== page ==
man looking at cellphone
PHOTO: Timi David Fregene

Consumer and workplace chatbots share the same technology, but there are some fundamental differences between the two. Consumer chatbots tend to be narrower in focus and deal with high volumes of shallow requests. Workplace chatbots, by contrast, have to deal with a diverse range of tasks, and these individual tasks may be more complex too. Chatbots are not yet ready for casual implementation, but with the right groundwork they can add value.

Many of my clients have been asking how chatbots can best be deployed, so I’ve distilled my advice into six things you need to have in place for a workplace chatbot to succeed.

1. The Chatbot Is Available Where You Need It

The chatbot should be accessible in an interface that’s already open, typically a messaging tool such as Skype, Workplace by Facebook or Microsoft Teams. A major appeal of chatbots is they allow users to perform a ‘side’ task without having to open up another application. For example, during a chat with team members on Slack, you may decide you need to book a meeting room for later in the day. Doing this within Slack rather than a separate room booking system helps maintain focus. 

The anti-pattern for this is requiring people to use a dedicated chatbot app. If you push people to do that, they may as well go directly to the room booking app.


Related Article: Machine Learning or Linguistic Rules: 2 Approaches to Building a Chatbot

2. Maintainable by Anyone

Content will die if the person responsible for it can’t make direct changes. We saw this in the early days of intranets and websites, when a required change meant a call to the agency that built it. When the budget ran out, everything got stale. 

Meeting this criteria is a challenge for current chatbots: the ones that are simple to maintain tend to be rule-based and don’t perform very well. But content owners in HR and Facilities, for example, aren’t going to be able to structure complex dialogs, so selecting a friendly management environment is essential.

3. Bots That Perform Transactions, Not Just Provide Information

Bots that just give you information add very little over a search box. Indeed, given the current challenges in delivering effective enterprise search (see many of the excellent posts by Martin White), they will probably make it worse due to the ambiguity of a natural language query. The real values comes when the bot can say “Boardroom 2 is free at 3 pm, would you like me to book it?” and all you have to do is respond "Yes," leaving the bot to do the rest.

4. Universal Capability

A workplace chatbot should handle a wide range of requests rather than having multiple chatbots for each type of service. If someone tips coffee on a projector in a meeting room, people won’t know if they should talk to IT-Bot, Facilities-Bot or Mop-Bot. Right now, we’re seeing a lot of bots that are pilots by one corporate function, such as HR. That’s fine as a pilot, but the long-term goal should be to extend its capabilities, not force complexity onto the user.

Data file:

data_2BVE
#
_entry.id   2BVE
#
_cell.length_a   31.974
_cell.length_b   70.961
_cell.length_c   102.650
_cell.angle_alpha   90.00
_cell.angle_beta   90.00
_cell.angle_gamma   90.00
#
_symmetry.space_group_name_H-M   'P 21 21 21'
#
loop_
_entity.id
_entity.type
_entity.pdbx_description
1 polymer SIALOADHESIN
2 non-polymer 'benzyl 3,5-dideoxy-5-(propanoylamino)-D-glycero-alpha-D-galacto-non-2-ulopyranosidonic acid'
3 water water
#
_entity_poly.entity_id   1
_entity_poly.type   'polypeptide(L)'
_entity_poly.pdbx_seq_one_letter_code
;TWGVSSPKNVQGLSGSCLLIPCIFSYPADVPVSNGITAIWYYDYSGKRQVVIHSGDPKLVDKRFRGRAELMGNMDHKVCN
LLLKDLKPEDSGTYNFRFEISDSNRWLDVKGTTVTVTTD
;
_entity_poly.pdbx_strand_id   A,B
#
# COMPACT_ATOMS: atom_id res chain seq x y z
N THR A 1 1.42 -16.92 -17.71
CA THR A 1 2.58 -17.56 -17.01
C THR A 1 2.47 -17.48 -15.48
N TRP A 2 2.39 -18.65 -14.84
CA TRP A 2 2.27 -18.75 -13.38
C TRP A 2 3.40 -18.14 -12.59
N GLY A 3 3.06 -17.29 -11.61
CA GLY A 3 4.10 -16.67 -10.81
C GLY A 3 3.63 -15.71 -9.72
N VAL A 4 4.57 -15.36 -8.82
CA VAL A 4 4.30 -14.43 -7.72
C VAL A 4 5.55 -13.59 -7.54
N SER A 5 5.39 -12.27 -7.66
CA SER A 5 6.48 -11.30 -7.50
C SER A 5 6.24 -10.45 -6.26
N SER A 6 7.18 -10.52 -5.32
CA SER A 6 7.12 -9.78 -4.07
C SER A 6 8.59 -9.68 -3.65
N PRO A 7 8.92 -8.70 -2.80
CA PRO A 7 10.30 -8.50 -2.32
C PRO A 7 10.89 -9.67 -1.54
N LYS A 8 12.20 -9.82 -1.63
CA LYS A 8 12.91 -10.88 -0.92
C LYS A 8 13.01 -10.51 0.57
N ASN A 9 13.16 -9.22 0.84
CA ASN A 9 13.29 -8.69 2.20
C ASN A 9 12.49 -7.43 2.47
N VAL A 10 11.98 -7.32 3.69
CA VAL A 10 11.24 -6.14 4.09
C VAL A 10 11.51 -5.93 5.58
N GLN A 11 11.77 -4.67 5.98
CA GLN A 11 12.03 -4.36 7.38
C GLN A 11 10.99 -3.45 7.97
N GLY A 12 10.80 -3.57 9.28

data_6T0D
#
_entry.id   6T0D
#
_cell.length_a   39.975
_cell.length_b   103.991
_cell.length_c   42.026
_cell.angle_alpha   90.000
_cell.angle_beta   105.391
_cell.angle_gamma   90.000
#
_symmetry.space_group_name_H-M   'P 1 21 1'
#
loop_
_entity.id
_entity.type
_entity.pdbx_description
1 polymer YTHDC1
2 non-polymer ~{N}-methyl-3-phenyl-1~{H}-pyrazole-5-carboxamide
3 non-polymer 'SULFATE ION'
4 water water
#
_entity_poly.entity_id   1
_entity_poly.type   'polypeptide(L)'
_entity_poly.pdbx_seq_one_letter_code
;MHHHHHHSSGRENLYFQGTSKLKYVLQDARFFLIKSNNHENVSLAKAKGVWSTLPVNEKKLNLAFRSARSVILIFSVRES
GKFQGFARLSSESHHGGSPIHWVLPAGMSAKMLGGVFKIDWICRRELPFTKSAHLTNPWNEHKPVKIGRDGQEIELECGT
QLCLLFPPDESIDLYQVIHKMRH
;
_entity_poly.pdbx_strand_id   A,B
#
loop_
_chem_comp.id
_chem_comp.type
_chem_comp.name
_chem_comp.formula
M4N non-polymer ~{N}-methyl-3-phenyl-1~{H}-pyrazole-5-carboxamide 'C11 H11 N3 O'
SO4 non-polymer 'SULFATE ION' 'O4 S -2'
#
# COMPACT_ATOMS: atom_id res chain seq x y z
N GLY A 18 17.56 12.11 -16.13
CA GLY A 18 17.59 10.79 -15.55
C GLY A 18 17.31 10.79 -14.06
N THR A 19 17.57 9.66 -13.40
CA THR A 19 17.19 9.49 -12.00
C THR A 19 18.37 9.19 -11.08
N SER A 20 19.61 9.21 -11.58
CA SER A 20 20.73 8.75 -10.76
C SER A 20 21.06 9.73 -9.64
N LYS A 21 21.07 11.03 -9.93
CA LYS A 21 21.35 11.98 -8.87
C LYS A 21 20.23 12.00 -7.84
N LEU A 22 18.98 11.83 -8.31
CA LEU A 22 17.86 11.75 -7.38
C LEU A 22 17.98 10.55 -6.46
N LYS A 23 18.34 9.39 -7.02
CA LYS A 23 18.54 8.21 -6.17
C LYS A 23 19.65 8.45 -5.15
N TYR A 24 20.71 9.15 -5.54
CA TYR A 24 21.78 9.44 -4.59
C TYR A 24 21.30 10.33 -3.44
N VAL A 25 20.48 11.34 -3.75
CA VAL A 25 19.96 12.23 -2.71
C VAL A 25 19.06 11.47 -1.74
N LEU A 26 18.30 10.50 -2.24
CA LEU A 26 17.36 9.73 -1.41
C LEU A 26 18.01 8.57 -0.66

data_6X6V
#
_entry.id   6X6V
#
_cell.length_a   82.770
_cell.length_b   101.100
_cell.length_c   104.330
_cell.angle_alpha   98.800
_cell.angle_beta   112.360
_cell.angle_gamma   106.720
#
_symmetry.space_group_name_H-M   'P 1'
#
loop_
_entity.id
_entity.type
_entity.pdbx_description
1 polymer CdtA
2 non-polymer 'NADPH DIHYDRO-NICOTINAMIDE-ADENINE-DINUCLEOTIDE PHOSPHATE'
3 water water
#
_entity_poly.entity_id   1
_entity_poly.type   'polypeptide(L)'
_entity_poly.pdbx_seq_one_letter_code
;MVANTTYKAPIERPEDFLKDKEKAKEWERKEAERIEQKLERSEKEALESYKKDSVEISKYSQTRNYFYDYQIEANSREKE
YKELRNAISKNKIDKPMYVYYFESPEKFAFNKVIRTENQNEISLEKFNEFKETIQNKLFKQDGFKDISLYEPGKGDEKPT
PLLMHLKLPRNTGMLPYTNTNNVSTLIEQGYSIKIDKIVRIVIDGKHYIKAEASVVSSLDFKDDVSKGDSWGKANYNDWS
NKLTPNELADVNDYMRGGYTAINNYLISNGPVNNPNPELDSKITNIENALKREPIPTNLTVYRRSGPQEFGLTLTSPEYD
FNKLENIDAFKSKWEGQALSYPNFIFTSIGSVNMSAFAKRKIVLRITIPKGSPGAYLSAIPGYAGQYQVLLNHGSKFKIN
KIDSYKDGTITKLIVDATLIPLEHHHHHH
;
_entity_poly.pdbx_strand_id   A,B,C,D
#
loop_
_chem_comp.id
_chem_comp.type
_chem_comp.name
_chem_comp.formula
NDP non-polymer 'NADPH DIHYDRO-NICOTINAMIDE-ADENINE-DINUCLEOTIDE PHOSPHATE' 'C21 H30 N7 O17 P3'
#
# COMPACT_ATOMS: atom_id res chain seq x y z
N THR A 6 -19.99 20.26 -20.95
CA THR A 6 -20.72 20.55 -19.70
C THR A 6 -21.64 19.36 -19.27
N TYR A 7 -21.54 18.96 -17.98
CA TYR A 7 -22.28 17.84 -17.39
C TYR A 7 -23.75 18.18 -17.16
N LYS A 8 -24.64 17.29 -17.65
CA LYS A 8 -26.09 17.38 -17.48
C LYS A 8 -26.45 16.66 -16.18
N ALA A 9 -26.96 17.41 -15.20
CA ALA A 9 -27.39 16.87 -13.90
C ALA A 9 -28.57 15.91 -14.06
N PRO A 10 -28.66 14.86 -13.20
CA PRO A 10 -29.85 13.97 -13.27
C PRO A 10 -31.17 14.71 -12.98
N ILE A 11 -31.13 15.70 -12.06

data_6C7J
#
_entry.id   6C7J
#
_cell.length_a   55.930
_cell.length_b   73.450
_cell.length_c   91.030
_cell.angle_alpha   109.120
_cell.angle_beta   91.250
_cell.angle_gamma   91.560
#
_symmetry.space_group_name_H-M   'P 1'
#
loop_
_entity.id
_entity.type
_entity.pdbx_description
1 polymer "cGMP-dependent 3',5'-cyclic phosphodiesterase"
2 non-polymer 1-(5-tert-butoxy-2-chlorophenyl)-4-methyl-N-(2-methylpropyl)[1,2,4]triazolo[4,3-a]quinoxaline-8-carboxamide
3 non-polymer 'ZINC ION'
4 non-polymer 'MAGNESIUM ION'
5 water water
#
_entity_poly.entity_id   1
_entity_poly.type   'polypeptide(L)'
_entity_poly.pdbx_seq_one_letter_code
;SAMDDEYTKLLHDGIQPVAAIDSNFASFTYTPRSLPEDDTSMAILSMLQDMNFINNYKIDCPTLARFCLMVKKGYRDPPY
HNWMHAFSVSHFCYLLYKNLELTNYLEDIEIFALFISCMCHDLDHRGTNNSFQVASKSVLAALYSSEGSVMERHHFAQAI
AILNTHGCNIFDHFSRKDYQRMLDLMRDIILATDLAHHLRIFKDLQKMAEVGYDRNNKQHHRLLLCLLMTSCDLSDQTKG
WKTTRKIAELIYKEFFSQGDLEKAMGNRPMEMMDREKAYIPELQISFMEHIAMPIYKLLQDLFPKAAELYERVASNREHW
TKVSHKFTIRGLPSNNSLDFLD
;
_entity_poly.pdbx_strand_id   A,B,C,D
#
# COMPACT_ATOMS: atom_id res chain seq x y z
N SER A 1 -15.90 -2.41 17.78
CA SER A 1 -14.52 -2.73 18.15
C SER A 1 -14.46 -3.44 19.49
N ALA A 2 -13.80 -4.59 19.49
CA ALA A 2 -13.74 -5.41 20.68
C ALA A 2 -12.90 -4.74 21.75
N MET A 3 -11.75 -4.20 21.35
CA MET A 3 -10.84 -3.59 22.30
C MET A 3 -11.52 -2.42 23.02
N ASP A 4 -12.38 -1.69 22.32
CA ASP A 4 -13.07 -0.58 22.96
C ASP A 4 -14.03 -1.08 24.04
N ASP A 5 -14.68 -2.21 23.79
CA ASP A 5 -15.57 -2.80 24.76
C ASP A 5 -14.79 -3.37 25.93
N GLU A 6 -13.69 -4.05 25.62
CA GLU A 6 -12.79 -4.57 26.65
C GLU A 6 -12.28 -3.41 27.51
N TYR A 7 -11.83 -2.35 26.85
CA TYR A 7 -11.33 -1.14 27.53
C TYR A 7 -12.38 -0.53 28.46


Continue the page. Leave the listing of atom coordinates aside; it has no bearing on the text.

Related Article: The Rise of the Digital Workplace Chatbot

5. Presents Answers, Not Links

If a primary goal of the chatbot is to accomplish tasks within the current interface, then links to other places should be avoided wherever possible. Of course there will be times when going to a dedicated system is the right thing for the user to do: if the interface is too complex for chat-based execution, for example. In general though, this principle means content should be re-factored to work well in a chat interface. It should be short and action-oriented, and perhaps presented as a card. If your chatbot expects the user to open a PDF in a mobile chat app then you need a long hard look at your strategy (or a session with Eliza).

ELIZA talking
PHOTO: http://www.masswerk.at/eliza/

Related Article: Chatbots Belong in the Workplace Provided They're Well-Designed

6. Allows for True Conversations

Not all chatbots can sustain conversations, but they should at least handle anaphora — words like ‘it’ and ‘that’ used to refer back to previous context. This is where many rule-based bots fall down. For example, if the bot tells you “The rooms available at 10 am are: Boardroom seating 12, Creativity2 seating 8 or Closet seating 2” you should be able to reply “Book the first  one.”

Bots should also allow the user to backtrack if they want to, in the same way you might jump back to an earlier field in a form. For example, if you are partway through a booking and say “make the start time 11 am instead,” the bot should handle that without being too locked into a linear workflow.

Should Chatbots Be Proactive?

I toyed with adding ‘Proactive’ as a seventh factor, but decided it was merely a nice to have. Some bots do a good job of making a suggestion without you initiating the conversation. For example, if you ask a question in a group discussion, the bot might interject and say “here’s an answer from two weeks ago.” But it’s hard to pull off without that being disruptive much of the time. Whenever in doubt, ask yourself “what would Clippy do?” — then do the opposite.